Brinkmann Gynaecology

Britain lags behind Europe on cancer survival rates

The Daily Telegraph front page article today states that, for overall cancer mortality Britain rates eighth from the bottom in a league table of 35 countries – on a par with Poland, Estonia and the Czech Republic and worse than Russia. 

Overall this leaves Britain with a life expectancy at birth amongst the lowest in Western Europe, with female life expectancy lower than Slovenia.

Patients with breast, bowel and cervical cancer fare worse in Britain than in the vast majority of industrialised nations, according to a report by the Organisation for Economic Co-operation and Development.  Only Ireland and Poland have worse survival rates for cervical cancer than Britain.

Cancer specialist, Prof Karol Sikora said “Our place in the league tables is tragic – this is a really sad indictment of the priority we give to cancer.  If we just met the average of the rest of Europe 10,000 lives would be saved each year.  The disease is often discovered too late, with cases missed by GPs and delays for hospital scans and diagnostic tests.”  The research also discloses that the NHS has far fewer scanners used to detect cancers than the majority of industrialised nations.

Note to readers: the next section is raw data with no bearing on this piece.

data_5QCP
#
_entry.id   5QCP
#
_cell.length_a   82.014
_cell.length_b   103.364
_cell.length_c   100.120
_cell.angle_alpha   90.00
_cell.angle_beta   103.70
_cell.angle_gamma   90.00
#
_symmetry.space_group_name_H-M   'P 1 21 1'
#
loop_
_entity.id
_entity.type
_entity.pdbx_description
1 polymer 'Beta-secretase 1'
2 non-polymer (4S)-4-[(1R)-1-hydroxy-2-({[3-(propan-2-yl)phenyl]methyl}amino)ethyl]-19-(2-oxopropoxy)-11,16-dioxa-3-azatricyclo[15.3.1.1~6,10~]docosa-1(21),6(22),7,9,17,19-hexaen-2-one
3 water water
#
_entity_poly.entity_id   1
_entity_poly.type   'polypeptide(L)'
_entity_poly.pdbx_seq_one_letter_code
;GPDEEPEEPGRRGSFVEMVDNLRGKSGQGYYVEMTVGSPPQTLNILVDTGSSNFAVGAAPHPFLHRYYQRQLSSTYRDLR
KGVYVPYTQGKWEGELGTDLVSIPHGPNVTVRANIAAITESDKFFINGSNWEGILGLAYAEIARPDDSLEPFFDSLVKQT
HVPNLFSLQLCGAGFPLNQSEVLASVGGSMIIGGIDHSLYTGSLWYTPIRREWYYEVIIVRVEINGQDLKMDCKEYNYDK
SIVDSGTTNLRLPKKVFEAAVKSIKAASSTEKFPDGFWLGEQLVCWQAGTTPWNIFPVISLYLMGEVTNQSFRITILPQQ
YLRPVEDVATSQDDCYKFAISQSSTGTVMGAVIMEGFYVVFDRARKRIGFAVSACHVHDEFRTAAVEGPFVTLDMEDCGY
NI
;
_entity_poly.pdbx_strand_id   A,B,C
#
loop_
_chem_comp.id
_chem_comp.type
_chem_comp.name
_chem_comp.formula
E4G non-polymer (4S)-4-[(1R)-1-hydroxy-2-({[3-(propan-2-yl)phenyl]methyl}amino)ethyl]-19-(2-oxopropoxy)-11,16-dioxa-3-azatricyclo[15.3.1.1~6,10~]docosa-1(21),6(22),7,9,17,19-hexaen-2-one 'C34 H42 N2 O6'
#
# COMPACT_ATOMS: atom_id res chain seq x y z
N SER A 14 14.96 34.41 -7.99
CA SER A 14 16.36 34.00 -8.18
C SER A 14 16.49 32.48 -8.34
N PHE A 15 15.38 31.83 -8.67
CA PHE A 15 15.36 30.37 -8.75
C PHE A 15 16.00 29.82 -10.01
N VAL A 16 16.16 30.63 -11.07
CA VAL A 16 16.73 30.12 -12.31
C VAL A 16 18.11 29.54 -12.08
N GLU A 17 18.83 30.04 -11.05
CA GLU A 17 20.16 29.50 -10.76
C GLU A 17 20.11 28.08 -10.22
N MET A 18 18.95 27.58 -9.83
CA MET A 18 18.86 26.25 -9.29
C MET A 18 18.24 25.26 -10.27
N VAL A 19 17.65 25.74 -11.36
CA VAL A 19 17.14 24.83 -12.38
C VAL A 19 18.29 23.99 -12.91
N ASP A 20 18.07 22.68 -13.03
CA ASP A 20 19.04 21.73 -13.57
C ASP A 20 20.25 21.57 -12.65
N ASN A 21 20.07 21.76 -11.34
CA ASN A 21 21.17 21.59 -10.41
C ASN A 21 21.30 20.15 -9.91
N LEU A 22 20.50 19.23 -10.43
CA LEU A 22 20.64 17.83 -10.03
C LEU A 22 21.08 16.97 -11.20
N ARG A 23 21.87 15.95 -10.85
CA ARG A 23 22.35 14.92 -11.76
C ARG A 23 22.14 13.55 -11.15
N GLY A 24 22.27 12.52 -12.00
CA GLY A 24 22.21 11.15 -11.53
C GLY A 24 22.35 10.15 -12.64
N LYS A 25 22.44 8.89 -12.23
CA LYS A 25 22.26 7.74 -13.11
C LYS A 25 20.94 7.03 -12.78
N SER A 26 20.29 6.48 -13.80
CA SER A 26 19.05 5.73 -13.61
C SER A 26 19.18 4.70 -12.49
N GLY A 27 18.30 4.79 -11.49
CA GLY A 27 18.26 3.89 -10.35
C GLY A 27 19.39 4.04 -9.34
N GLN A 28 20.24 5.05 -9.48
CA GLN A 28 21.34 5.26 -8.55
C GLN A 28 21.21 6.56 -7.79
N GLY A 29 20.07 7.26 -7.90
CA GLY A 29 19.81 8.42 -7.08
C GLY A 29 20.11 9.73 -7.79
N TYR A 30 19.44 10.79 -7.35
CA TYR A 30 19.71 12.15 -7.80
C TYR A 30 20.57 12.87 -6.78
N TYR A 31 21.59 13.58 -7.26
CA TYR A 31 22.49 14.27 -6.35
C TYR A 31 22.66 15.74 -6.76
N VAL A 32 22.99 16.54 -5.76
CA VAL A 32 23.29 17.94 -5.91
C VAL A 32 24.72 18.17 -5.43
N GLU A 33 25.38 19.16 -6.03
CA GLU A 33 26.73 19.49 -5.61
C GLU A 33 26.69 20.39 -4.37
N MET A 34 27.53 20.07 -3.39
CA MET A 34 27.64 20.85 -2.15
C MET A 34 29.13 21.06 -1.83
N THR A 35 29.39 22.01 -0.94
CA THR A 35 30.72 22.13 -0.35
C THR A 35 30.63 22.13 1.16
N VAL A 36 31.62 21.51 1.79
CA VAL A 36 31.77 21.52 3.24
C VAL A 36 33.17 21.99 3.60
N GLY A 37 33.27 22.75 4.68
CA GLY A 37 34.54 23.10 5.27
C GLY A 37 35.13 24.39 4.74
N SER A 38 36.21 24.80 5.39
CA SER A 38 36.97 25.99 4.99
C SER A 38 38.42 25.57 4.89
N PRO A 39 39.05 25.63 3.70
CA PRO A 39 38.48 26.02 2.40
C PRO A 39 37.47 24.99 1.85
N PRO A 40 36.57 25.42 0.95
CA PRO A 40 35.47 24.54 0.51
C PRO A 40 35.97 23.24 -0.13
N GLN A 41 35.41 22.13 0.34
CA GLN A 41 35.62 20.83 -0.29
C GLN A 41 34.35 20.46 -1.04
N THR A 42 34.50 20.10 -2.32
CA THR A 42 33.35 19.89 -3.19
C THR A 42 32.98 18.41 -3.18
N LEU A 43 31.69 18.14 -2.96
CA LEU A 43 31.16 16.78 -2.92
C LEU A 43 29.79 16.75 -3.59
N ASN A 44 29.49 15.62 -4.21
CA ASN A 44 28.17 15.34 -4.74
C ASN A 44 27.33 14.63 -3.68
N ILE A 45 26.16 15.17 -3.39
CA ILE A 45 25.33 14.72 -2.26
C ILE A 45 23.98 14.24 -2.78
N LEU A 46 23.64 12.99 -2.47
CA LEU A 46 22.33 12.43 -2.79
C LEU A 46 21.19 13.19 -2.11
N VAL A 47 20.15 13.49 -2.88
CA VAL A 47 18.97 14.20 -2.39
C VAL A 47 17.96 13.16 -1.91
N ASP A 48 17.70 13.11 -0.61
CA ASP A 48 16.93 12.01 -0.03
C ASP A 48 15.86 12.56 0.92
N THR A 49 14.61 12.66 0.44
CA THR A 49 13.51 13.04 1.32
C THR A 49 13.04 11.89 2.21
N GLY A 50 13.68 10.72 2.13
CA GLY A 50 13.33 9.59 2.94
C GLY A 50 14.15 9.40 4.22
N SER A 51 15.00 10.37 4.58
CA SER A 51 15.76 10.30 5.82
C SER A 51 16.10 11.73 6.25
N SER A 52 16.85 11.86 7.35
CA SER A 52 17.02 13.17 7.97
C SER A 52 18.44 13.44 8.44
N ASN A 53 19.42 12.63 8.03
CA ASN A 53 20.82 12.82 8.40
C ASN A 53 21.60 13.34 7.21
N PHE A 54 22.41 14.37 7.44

“In Britain there are lots of delays in the system; we need to speed up the whole process.  Clearly more needs to be done to encourage better screening attendance and early diagnosis”

Poor survival rates can be blamed in part on a dramatic fall in the number of women who have cervical cancer screening.  In 2001, 81.5% of women were screened, compared with just 68.5% in 2011.

Knowledge and action is key

Prevention in the form of regular cervical screening and having the HPV vaccine is crucial.  Being attuned to the warning signs and taking action if you are concerned is equally important. Cancer treatments are more successful the earlier the disease is diagnosed.

Survival rates continue to improve as women become more aware of signs and symptoms of gynaecological cancers leading to earlier diagnoses, when the overall survival rates are better.  Cancer Research UK says earlier diagnosis, specialisation of surgery and chemotherapy and other treatments are bringing significant improvements.  

The importance is being aware.